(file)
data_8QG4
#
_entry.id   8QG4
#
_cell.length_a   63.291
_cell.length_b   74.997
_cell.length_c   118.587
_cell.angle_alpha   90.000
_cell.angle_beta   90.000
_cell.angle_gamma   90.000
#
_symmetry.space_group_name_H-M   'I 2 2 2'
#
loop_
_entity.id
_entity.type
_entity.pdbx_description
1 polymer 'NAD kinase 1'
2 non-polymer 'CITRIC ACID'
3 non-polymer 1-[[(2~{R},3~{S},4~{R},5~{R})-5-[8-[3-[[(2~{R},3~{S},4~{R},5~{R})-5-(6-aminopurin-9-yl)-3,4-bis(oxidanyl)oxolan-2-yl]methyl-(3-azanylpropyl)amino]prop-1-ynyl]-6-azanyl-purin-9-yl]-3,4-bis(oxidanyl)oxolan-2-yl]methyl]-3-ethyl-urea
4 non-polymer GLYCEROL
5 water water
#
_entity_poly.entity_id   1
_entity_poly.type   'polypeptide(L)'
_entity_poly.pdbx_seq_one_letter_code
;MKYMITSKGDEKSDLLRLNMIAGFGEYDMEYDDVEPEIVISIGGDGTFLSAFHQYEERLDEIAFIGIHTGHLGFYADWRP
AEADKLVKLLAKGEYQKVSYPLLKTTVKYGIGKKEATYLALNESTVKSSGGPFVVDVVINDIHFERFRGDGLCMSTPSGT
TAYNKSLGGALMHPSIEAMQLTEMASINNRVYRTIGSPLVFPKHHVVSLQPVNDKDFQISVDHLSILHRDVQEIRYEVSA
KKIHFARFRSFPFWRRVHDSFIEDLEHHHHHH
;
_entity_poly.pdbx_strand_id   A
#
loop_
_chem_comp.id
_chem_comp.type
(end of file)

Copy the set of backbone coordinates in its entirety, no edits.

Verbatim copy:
data_8QG4
#
_entry.id   8QG4
#
_cell.length_a   63.291
_cell.length_b   74.997
_cell.length_c   118.587
_cell.angle_alpha   90.000
_cell.angle_beta   90.000
_cell.angle_gamma   90.000
#
_symmetry.space_group_name_H-M   'I 2 2 2'
#
loop_
_entity.id
_entity.type
_entity.pdbx_description
1 polymer 'NAD kinase 1'
2 non-polymer 'CITRIC ACID'
3 non-polymer 1-[[(2~{R},3~{S},4~{R},5~{R})-5-[8-[3-[[(2~{R},3~{S},4~{R},5~{R})-5-(6-aminopurin-9-yl)-3,4-bis(oxidanyl)oxolan-2-yl]methyl-(3-azanylpropyl)amino]prop-1-ynyl]-6-azanyl-purin-9-yl]-3,4-bis(oxidanyl)oxolan-2-yl]methyl]-3-ethyl-urea
4 non-polymer GLYCEROL
5 water water
#
_entity_poly.entity_id   1
_entity_poly.type   'polypeptide(L)'
_entity_poly.pdbx_seq_one_letter_code
;MKYMITSKGDEKSDLLRLNMIAGFGEYDMEYDDVEPEIVISIGGDGTFLSAFHQYEERLDEIAFIGIHTGHLGFYADWRP
AEADKLVKLLAKGEYQKVSYPLLKTTVKYGIGKKEATYLALNESTVKSSGGPFVVDVVINDIHFERFRGDGLCMSTPSGT
TAYNKSLGGALMHPSIEAMQLTEMASINNRVYRTIGSPLVFPKHHVVSLQPVNDKDFQISVDHLSILHRDVQEIRYEVSA
KKIHFARFRSFPFWRRVHDSFIEDLEHHHHHH
;
_entity_poly.pdbx_strand_id   A
#
loop_
_chem_comp.id
_chem_comp.type